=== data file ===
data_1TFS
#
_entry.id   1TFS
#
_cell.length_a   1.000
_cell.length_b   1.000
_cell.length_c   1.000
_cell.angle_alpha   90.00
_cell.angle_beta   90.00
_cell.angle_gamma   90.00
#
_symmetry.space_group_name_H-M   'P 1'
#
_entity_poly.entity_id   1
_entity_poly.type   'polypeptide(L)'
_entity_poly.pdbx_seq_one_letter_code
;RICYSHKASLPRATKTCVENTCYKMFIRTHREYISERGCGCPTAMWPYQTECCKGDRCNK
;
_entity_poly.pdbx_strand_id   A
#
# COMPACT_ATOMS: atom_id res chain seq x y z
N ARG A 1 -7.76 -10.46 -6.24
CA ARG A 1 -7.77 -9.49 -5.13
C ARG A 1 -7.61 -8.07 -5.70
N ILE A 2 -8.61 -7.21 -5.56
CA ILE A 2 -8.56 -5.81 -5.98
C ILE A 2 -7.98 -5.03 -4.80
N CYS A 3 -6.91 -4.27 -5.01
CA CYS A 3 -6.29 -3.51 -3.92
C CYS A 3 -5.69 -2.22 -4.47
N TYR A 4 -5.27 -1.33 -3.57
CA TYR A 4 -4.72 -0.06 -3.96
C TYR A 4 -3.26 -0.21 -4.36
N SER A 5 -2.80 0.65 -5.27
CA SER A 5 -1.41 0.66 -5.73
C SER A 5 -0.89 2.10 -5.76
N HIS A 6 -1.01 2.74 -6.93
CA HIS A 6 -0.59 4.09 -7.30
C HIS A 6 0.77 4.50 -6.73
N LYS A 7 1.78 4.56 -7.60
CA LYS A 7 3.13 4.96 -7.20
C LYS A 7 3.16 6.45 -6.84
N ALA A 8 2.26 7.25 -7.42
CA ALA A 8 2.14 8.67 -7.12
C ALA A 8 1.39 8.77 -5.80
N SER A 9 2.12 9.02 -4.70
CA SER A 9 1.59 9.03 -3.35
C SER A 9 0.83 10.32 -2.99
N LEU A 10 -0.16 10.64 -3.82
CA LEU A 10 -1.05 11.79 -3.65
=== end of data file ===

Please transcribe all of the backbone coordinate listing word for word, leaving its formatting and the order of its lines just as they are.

data_1TFS
#
_entry.id   1TFS
#
_cell.length_a   1.000
_cell.length_b   1.000
_cell.length_c   1.000
_cell.angle_alpha   90.00
_cell.angle_beta   90.00
_cell.angle_gamma   90.00
#
_symmetry.space_group_name_H-M   'P 1'
#
_entity_poly.entity_id   1
_entity_poly.type   'polypeptide(L)'
_entity_poly.pdbx_seq_one_letter_code
;RICYSHKASLPRATKTCVENTCYKMFIRTHREYISERGCGCPTAMWPYQTECCKGDRCNK
;
_entity_poly.pdbx_strand_id   A
#
# COMPACT_ATOMS: atom_id res chain seq x y z
N ARG A 1 -7.76 -10.46 -6.24
CA ARG A 1 -7.77 -9.49 -5.13
C ARG A 1 -7.61 -8.07 -5.70
N ILE A 2 -8.61 -7.21 -5.56
CA ILE A 2 -8.56 -5.81 -5.98
C ILE A 2 -7.98 -5.03 -4.80
N CYS A 3 -6.91 -4.27 -5.01
CA CYS A 3 -6.29 -3.51 -3.92
C CYS A 3 -5.69 -2.22 -4.47
N TYR A 4 -5.27 -1.33 -3.57
CA TYR A 4 -4.72 -0.06 -3.96
C TYR A 4 -3.26 -0.21 -4.36
N SER A 5 -2.80 0.65 -5.27
CA SER A 5 -1.41 0.66 -5.73
C SER A 5 -0.89 2.10 -5.76
N HIS A 6 -1.01 2.74 -6.93
CA HIS A 6 -0.59 4.09 -7.30
C HIS A 6 0.77 4.50 -6.73
N LYS A 7 1.78 4.56 -7.60
CA LYS A 7 3.13 4.96 -7.20
C LYS A 7 3.16 6.45 -6.84
N ALA A 8 2.26 7.25 -7.42
CA ALA A 8 2.14 8.67 -7.12
C ALA A 8 1.39 8.77 -5.80
N SER A 9 2.12 9.02 -4.70
CA SER A 9 1.59 9.03 -3.35
C SER A 9 0.83 10.32 -2.99
N LEU A 10 -0.16 10.64 -3.82
CA LEU A 10 -1.05 11.79 -3.65